Looking Glass: A Monthly Post on Four Artists Who Caught My Eye • February

Ed Pien- Ed Pien is a Canadian artist whose work I came across while researching paper art. I have been following his work for a few years now and love the interactive installations he creates.  The circular environments are made from paper that he paints, cuts and projects onto. The low lighting, shadows and use of video and projections animate the work in beautiful and sometimes slightly sinister ways.  His website has a video of a performance/installation where you see a shadow figure move on the other side of a paper wall with this intense sound piece going at the same time.  Link

Christina Bothwell- Christina Bothwell’s work is what I think I shouldn’t like at first blush- figurative, dreamy, a little too precious.  Yet, I’ve been looking at it for a few years now and my internal art school police are not shaming me like they do for some of my own aesthetic choices.  Her work *could* be too twee, but it isn’t. It’s dreamy, there is whimsey, but it is also a little rough and ugly- and I say that in the most loving way.  The raku clay and glass combination leads to this beautiful, soulful elegance that is as earthy as it is ethereal.  Each figurative piece owes something to victorian-era dolls, but the figures seem to go way beyond the frivolous and move more into the realms of mysticism and transcendentalism.  Link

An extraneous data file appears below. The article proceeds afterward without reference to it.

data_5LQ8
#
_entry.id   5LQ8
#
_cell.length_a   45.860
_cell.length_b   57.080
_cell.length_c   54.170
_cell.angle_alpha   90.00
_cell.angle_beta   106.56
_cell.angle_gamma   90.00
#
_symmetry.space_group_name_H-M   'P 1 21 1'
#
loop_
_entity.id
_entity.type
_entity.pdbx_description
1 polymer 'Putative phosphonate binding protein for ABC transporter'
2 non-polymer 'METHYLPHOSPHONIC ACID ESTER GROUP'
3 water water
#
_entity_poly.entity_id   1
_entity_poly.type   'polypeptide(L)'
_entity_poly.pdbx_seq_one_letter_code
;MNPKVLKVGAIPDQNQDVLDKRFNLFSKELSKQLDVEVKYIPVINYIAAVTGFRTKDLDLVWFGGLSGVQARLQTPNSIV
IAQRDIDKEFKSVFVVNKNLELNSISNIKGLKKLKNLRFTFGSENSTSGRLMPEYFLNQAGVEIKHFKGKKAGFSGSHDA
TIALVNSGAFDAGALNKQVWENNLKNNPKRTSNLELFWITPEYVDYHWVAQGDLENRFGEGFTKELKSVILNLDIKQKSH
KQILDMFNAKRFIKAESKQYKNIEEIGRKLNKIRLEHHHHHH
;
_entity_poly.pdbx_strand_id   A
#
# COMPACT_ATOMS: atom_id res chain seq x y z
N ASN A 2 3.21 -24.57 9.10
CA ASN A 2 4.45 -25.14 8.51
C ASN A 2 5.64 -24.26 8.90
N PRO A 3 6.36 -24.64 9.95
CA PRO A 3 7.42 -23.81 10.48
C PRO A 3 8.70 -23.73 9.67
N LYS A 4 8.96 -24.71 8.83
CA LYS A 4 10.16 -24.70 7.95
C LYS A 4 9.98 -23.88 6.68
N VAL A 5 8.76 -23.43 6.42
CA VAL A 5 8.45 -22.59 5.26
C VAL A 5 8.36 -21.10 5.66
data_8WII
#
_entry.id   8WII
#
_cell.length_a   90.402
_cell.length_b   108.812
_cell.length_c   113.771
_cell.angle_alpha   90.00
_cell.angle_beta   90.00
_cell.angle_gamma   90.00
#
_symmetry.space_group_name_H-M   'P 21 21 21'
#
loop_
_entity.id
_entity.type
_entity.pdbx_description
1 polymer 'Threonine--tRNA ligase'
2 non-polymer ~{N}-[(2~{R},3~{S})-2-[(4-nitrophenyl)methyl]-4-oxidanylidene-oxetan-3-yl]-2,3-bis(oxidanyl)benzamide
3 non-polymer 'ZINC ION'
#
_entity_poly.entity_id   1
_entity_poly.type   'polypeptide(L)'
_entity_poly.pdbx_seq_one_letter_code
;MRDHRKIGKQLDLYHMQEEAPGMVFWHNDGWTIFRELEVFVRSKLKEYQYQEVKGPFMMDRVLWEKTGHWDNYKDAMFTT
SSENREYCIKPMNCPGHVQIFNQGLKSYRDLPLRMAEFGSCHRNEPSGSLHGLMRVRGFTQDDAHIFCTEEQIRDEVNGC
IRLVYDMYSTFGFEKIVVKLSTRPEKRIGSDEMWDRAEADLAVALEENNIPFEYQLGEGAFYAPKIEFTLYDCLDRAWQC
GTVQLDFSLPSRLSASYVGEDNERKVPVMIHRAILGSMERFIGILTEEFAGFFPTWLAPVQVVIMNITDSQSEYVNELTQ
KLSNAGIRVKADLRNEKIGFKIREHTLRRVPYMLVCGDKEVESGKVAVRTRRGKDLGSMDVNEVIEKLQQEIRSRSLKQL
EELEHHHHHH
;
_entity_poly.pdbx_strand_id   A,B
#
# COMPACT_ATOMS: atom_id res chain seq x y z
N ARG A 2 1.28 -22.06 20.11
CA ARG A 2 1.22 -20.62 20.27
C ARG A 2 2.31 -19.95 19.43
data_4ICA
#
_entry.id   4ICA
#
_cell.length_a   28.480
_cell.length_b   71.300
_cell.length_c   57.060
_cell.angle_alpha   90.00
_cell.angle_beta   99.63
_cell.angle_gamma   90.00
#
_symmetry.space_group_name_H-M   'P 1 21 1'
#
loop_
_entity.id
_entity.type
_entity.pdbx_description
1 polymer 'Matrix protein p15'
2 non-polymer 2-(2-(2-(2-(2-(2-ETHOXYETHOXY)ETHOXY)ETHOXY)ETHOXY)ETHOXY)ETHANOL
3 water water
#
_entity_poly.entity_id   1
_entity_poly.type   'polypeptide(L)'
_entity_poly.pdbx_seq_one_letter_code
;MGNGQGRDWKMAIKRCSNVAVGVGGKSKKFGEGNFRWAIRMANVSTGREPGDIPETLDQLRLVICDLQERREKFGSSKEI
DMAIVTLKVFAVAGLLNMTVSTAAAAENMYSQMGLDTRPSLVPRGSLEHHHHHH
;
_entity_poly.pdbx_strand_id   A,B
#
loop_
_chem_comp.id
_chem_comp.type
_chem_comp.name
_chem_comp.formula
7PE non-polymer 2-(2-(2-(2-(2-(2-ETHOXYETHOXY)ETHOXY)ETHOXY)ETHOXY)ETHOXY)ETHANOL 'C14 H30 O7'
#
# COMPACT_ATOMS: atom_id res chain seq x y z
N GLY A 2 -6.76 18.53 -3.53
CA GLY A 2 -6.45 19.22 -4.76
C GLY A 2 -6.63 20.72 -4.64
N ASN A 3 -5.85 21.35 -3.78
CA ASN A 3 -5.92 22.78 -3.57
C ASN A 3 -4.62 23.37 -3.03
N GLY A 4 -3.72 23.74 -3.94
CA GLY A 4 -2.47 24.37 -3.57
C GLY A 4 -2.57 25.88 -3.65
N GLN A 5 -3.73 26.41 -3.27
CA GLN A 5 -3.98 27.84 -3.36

Radcliffe Bailey- I have never seen Radcliffe Bailey’s work in person, which is a shame, because his mixed media 3D and 2D works are things that take up space, and (I believe) make grand and personal gestures to the immediate viewer.  His exhibit “Memory as Medicine” at the High Museum in Atlanta garnered a lot of praise and visibility for Bailey.   He spoke about his use of themes such as music as a universal element, the middle passage and more recent devastations like Katrina.  “Windward Coast”, a sea of piano keys with a single black head surfacing the chaos, is starkly irresistible.   This piece made me think of Howardena Pindell’s ghostly face in her painting “Autobiography: Water/Ancestors/Middle Passage/Family Ghost”.   His more recent assemblage pieces at the Bridget Mayer Gallery are smaller, more intimate explorations of these themes pairing piano keys with model ships covered in black glitter, taxidermy and steel.   Link

Mary Jo Bole- I saw MJ’s work several years ago at the Weston Art Gallery in Cincinnati.  I didn’t know her at the time, but loved her macabre humor and use of materials.  She has a show up in LA right now, “Tombs and Toilets”, and an artist book Toilet Worship printed by Logan Elm Press.  She works with diverse materials such as wallpaper, ceramics, cast iron, glass and more to make standalone sculptures and installations that are darkly humorous and researched with a ravenous curiosity I admire.  She has exhibited and been an artist in residence in the U.S. and abroad, including “Wounded Home” at the Lloyd Library and Museum here in Cincinnati as well as another interesting installation project at Eastern State Penitentiary and arts and industry residency at Kohler Factory and Foundry.  Link

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